Stablecoins Taking Over?


Bitcoin is back below $7k. Sure, that information is not really headline material, considering that fact that it’s been this way since March 30, with occasional excursions above on April 2-3. Everybody is talking about the volatility of the cryptocurrency market. Exactly one month ago, the price of BTC was reaching new highs for 2018, fast approaching $12,000 for the first time since January. It was all down in January, mostly up throughout February, with a sharp down at the end of the month, then up again until March 5, followed by a net downwards trend up until now.

Even so, Bitcoin is still hanging on, likely looking at a rally over the next couple of weeks. Many altcoins will probably not be afforded the same luxury after being dragged through the mud for the entire first quarter. For example, Bitcoin Diamond lost 98%, now worth only $2.20 after dropping from $100 heights. Then you have Bitcoin Gold (now $45, previously $500+), Einsteinium (now $0.11, previously $2.83), and NEM (down by 89%, from $2.09 – $0.22, after the notorious Coincheck hack). Many other cryptos lost more than 80%, including Ripple, Cardano, Verge, Bytecoin and Digibyte.

All of this has investors worried, frantically looking for safe havens, investments with little to no risk as a way to hold on to their assets and weather the storm before potentially reinvesting into something that might bring in significant gains.

Enter stablecoins. You must have already heard about Tether and related controversies, and now there’s also TrueUSD kicking up dust. What is this? What is going on?

These stablecoins aim to bring stability to the cryptocurrency market and become a basic medium of exchange. Most of them have their value pegged to the US dollar. TrueUSD is looking to marry the decentralization of capital with the price stability of fiat currencies. Its backing in USD has been independently verified and users can redeem USD for TrueUSD – which is a first.

TrueUSD is looking to challenge Tether’s dominance when it comes to stablecoins, amid a number of controversies and close ties with Bitfinex, the major cryptocurrency exchange, which is allegedly issuing USDT to drive up the price of BTC.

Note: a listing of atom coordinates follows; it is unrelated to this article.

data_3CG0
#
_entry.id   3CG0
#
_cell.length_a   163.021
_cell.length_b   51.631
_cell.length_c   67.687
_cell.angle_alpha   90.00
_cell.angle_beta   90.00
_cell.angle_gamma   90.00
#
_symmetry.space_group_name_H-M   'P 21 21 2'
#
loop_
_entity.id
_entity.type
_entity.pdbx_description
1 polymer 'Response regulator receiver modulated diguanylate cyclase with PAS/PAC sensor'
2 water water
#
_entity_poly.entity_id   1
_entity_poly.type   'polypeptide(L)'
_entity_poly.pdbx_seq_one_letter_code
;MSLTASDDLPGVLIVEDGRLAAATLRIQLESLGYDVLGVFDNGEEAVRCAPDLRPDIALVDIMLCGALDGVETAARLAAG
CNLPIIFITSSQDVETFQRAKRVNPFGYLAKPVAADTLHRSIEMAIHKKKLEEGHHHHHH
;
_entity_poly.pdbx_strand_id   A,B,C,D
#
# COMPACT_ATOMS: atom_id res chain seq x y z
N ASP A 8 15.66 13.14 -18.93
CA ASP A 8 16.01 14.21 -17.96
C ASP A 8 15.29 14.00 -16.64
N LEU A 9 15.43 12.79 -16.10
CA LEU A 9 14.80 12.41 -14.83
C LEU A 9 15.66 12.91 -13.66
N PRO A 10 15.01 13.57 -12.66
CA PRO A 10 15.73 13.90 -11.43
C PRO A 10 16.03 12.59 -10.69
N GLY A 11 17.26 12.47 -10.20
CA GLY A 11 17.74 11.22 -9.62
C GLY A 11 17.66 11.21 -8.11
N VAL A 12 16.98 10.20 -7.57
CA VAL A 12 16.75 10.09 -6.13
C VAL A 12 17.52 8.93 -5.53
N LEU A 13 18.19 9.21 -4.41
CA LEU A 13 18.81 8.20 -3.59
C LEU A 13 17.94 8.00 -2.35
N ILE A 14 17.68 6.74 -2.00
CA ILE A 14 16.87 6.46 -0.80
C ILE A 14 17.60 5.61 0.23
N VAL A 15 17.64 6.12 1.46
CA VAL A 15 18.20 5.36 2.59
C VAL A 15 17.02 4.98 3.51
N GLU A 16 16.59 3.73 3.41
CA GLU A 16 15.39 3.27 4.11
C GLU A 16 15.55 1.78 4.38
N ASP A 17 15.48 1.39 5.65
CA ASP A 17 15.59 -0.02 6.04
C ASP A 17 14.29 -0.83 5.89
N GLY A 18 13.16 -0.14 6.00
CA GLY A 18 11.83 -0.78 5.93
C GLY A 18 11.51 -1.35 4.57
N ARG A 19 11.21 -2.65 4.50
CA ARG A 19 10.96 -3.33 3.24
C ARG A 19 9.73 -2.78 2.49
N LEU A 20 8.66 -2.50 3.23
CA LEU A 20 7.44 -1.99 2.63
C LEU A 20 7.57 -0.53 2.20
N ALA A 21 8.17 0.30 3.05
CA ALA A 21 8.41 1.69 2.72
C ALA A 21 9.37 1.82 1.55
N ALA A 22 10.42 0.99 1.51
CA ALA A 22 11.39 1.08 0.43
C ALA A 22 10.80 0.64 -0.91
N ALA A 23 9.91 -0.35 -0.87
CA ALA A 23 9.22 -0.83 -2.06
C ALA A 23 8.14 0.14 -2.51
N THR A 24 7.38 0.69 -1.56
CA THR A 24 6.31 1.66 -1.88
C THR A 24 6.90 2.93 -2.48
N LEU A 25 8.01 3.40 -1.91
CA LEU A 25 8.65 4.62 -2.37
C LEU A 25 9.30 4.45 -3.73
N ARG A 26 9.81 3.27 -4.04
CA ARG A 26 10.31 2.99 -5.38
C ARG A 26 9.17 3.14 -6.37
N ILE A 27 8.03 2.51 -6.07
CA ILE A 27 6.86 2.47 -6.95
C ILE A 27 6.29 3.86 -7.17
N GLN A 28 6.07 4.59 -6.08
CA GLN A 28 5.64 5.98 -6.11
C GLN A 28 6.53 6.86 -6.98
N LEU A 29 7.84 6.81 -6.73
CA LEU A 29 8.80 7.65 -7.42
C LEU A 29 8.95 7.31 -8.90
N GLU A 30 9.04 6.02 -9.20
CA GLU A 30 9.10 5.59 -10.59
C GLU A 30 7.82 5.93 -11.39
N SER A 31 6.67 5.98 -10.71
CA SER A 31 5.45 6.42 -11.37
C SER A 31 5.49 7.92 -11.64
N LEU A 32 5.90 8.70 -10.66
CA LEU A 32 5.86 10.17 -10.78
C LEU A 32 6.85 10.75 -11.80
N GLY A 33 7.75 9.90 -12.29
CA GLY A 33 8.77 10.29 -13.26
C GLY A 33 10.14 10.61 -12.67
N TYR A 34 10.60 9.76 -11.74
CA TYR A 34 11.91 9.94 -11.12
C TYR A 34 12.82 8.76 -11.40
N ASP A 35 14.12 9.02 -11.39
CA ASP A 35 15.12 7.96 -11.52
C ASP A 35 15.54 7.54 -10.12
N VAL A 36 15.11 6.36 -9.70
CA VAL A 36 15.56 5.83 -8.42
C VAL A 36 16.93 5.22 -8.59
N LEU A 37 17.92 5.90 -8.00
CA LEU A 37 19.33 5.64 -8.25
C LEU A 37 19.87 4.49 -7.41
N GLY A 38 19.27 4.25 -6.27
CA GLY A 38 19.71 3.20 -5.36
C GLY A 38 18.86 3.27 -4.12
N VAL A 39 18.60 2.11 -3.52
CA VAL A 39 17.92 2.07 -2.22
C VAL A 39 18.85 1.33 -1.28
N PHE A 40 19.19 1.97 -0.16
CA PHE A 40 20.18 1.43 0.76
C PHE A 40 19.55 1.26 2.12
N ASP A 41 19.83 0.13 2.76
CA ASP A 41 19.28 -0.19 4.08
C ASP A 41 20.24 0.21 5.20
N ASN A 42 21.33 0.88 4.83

TrueUSD first launched on Bittrex and promises to regularly publish attestation reports from Cohen & Co. to prove that each TrueUSD token on the market is collateralized by USD. On Bittrex, you can exchange TrueUSD (TUSD) for Bitcoin (BTC) and Ether. On March 30, Bittrex also introduced the Tether – TrueUSD pair, which many must have thought was an April Fool’s joke – since news outlets first caught wind of it on April 1. However, the pairing of the competing stablecoins gives traders a chance to avoid risk posed by Tether, which is more popular, and quickly exchange it for TrueUSD. They can then get their USD later if they choose to do so.

But TrueUSD is not the only challenger. There is also Saga, developed by the Saga Foundation, a Swiss non-profit. The Saga stablecoin’s reserve will be pegged to SDR, the special drawing rights of the International Monetary Fund. SDR is an international reserve asset created in 1969 to expand global trade.

Both Saga and TrueUSD will use smart contracts and comply with respective AML and KYC regulations.

Proponents of stablecoins hope that they will make cryptocurrencies in general more popular by instilling confidence, getting rid of volatility and allowing users to use cryptos for daily transactions without fear. The only question is whether crypto users will choose to trust stablecoins like Tether or whether they will trade off their anonymity and go for its more compliant competitors, which are quickly growing in number.